When the Civil War broke out, Cary returned to the US to help to war effort by recruiting soldiers for the Union Army. After the war, she earned a law degree from Howard University, making her the second Black women to do so. She fought for women’s suffrage with Susan B Anthony and Elizabeth Cady Stanton (despite the movement begin segregated), even testifying before the Judiciary Committee in the House, and was the first Black woman to vote in a national election. Her house in Washington, DC is a National Historic Landmark
Mary Eliza Mahoney (b. 1845) was the daughter of freed slaves. Her family moved north before the Civil War in hopes of finding a life with less racism. She attended one of the first integrated schools in Boston, which sparked her interest in learning and nursing. After working for fifteen years as a cook, maid, and washerwoman at the New England Hospital for Women and Children, Mahoney applied to a nurse training program. She successfully completed the rigorous training program and graduated in 1879, making her the first Black professional nurse.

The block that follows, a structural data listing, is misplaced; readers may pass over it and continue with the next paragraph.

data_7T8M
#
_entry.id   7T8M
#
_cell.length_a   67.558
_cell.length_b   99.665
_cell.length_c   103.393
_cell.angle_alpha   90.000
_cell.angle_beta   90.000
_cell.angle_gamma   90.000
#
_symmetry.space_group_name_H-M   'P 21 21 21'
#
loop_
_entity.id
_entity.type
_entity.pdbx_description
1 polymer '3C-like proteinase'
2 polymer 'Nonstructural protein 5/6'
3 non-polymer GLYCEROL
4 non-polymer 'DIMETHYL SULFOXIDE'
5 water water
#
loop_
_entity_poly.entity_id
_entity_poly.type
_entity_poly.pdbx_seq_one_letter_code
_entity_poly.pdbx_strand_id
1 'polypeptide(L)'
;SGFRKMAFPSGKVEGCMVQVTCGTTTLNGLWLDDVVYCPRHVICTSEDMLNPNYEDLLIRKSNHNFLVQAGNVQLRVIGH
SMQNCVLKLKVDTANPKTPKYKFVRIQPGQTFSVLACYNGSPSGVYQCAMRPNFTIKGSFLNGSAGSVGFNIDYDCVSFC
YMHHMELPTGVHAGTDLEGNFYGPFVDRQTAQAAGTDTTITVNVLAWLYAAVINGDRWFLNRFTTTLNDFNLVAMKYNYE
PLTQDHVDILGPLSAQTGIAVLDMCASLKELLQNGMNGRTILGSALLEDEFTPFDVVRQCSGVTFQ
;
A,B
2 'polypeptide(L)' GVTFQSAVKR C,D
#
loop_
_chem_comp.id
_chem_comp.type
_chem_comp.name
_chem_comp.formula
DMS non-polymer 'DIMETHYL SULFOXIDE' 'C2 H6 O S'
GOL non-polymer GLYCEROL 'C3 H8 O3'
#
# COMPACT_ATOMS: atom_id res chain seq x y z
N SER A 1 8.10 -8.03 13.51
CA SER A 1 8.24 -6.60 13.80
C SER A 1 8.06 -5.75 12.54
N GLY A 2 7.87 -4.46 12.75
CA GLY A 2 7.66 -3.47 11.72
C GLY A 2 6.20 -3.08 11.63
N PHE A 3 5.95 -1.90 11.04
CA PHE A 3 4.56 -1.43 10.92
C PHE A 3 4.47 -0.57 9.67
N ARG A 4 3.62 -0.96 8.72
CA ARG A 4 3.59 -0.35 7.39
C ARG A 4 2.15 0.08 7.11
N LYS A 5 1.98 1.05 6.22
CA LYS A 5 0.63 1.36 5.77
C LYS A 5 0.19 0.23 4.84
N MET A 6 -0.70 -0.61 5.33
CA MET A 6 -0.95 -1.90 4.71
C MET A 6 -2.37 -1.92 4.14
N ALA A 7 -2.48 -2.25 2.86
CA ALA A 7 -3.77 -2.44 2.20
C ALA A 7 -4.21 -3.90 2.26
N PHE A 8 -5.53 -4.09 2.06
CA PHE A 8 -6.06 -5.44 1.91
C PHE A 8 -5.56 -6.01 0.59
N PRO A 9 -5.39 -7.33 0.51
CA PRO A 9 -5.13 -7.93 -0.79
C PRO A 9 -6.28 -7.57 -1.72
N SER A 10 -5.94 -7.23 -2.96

Mahoney sought to abolish racism in the nursing field, as she believed all people should have opportunity without racial discrimination. To that end, she co-founded the National Association of Colored Graduate Nurses in 1908. Mahoney also supported women’s suffrage and was one of the first Bostonian women to register to vote.
She died in 1926 and is buried at Woodlawn Cemetery. Today, the Mary Mahoney Award is given to those to advance opportunities in nursing for marginalized groups. She was also inducted into the American Nursing Association Hall of Fame and the National Women’s Hall of Fame.